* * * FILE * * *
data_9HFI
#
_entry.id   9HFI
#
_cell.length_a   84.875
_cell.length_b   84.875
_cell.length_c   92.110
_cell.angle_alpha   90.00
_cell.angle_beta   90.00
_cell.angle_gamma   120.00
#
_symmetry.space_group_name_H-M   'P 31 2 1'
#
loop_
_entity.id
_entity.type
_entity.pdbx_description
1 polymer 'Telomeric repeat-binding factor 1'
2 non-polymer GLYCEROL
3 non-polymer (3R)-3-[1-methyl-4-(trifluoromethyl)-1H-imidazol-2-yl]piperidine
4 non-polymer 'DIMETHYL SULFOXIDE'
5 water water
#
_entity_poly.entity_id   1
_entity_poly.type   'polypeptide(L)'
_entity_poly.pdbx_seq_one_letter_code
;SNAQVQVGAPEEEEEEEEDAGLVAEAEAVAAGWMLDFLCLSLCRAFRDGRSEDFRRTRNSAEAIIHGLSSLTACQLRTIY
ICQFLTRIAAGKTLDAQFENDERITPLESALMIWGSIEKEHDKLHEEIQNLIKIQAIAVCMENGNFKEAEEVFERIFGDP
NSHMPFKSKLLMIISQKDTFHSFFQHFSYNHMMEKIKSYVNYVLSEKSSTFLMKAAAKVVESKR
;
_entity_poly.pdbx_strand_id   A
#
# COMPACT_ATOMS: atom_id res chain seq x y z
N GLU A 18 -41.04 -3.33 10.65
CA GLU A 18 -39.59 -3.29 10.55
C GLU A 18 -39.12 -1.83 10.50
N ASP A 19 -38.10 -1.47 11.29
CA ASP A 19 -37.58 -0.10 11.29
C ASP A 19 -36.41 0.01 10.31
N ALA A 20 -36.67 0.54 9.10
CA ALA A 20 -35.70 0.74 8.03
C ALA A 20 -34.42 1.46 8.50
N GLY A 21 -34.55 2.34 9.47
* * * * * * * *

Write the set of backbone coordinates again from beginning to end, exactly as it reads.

data_9HFI
#
_entry.id   9HFI
#
_cell.length_a   84.875
_cell.length_b   84.875
_cell.length_c   92.110
_cell.angle_alpha   90.00
_cell.angle_beta   90.00
_cell.angle_gamma   120.00
#
_symmetry.space_group_name_H-M   'P 31 2 1'
#
loop_
_entity.id
_entity.type
_entity.pdbx_description
1 polymer 'Telomeric repeat-binding factor 1'
2 non-polymer GLYCEROL
3 non-polymer (3R)-3-[1-methyl-4-(trifluoromethyl)-1H-imidazol-2-yl]piperidine
4 non-polymer 'DIMETHYL SULFOXIDE'
5 water water
#
_entity_poly.entity_id   1
_entity_poly.type   'polypeptide(L)'
_entity_poly.pdbx_seq_one_letter_code
;SNAQVQVGAPEEEEEEEEDAGLVAEAEAVAAGWMLDFLCLSLCRAFRDGRSEDFRRTRNSAEAIIHGLSSLTACQLRTIY
ICQFLTRIAAGKTLDAQFENDERITPLESALMIWGSIEKEHDKLHEEIQNLIKIQAIAVCMENGNFKEAEEVFERIFGDP
NSHMPFKSKLLMIISQKDTFHSFFQHFSYNHMMEKIKSYVNYVLSEKSSTFLMKAAAKVVESKR
;
_entity_poly.pdbx_strand_id   A
#
# COMPACT_ATOMS: atom_id res chain seq x y z
N GLU A 18 -41.04 -3.33 10.65
CA GLU A 18 -39.59 -3.29 10.55
C GLU A 18 -39.12 -1.83 10.50
N ASP A 19 -38.10 -1.47 11.29
CA ASP A 19 -37.58 -0.10 11.29
C ASP A 19 -36.41 0.01 10.31
N ALA A 20 -36.67 0.54 9.10
CA ALA A 20 -35.70 0.74 8.03
C ALA A 20 -34.42 1.46 8.50
N GLY A 21 -34.55 2.34 9.47